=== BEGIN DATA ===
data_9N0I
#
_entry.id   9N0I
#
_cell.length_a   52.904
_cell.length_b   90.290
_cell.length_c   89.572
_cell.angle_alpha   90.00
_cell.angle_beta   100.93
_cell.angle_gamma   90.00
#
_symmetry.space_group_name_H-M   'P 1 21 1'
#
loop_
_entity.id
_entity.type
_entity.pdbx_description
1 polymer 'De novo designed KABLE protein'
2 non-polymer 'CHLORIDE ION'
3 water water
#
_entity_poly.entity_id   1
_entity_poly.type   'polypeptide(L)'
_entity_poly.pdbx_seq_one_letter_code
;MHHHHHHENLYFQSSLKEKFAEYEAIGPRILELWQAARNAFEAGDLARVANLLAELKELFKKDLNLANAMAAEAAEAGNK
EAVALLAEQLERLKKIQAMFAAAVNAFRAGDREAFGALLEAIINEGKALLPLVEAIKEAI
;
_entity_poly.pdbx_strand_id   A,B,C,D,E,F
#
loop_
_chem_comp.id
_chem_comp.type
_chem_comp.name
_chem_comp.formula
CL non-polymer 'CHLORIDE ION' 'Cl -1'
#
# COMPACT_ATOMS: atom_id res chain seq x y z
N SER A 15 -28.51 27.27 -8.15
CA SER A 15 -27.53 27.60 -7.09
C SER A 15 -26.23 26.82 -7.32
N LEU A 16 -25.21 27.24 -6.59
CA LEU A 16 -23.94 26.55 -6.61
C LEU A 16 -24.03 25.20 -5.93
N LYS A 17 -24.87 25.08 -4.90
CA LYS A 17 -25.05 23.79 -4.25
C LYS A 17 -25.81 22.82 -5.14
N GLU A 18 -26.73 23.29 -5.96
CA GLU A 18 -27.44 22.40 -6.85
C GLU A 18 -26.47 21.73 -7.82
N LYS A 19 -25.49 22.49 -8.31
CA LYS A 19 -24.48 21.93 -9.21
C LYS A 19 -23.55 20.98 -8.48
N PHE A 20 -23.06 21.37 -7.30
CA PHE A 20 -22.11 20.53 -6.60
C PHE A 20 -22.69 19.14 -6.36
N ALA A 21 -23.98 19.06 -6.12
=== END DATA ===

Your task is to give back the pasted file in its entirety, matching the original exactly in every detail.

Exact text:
data_9N0I
#
_entry.id   9N0I
#
_cell.length_a   52.904
_cell.length_b   90.290
_cell.length_c   89.572
_cell.angle_alpha   90.00
_cell.angle_beta   100.93
_cell.angle_gamma   90.00
#
_symmetry.space_group_name_H-M   'P 1 21 1'
#
loop_
_entity.id
_entity.type
_entity.pdbx_description
1 polymer 'De novo designed KABLE protein'
2 non-polymer 'CHLORIDE ION'
3 water water
#
_entity_poly.entity_id   1
_entity_poly.type   'polypeptide(L)'
_entity_poly.pdbx_seq_one_letter_code
;MHHHHHHENLYFQSSLKEKFAEYEAIGPRILELWQAARNAFEAGDLARVANLLAELKELFKKDLNLANAMAAEAAEAGNK
EAVALLAEQLERLKKIQAMFAAAVNAFRAGDREAFGALLEAIINEGKALLPLVEAIKEAI
;
_entity_poly.pdbx_strand_id   A,B,C,D,E,F
#
loop_
_chem_comp.id
_chem_comp.type
_chem_comp.name
_chem_comp.formula
CL non-polymer 'CHLORIDE ION' 'Cl -1'
#
# COMPACT_ATOMS: atom_id res chain seq x y z
N SER A 15 -28.51 27.27 -8.15
CA SER A 15 -27.53 27.60 -7.09
C SER A 15 -26.23 26.82 -7.32
N LEU A 16 -25.21 27.24 -6.59
CA LEU A 16 -23.94 26.55 -6.61
C LEU A 16 -24.03 25.20 -5.93
N LYS A 17 -24.87 25.08 -4.90
CA LYS A 17 -25.05 23.79 -4.25
C LYS A 17 -25.81 22.82 -5.14
N GLU A 18 -26.73 23.29 -5.96
CA GLU A 18 -27.44 22.40 -6.85
C GLU A 18 -26.47 21.73 -7.82
N LYS A 19 -25.49 22.49 -8.31
CA LYS A 19 -24.48 21.93 -9.21
C LYS A 19 -23.55 20.98 -8.48
N PHE A 20 -23.06 21.37 -7.30
CA PHE A 20 -22.11 20.53 -6.60
C PHE A 20 -22.69 19.14 -6.36
N ALA A 21 -23.98 19.06 -6.12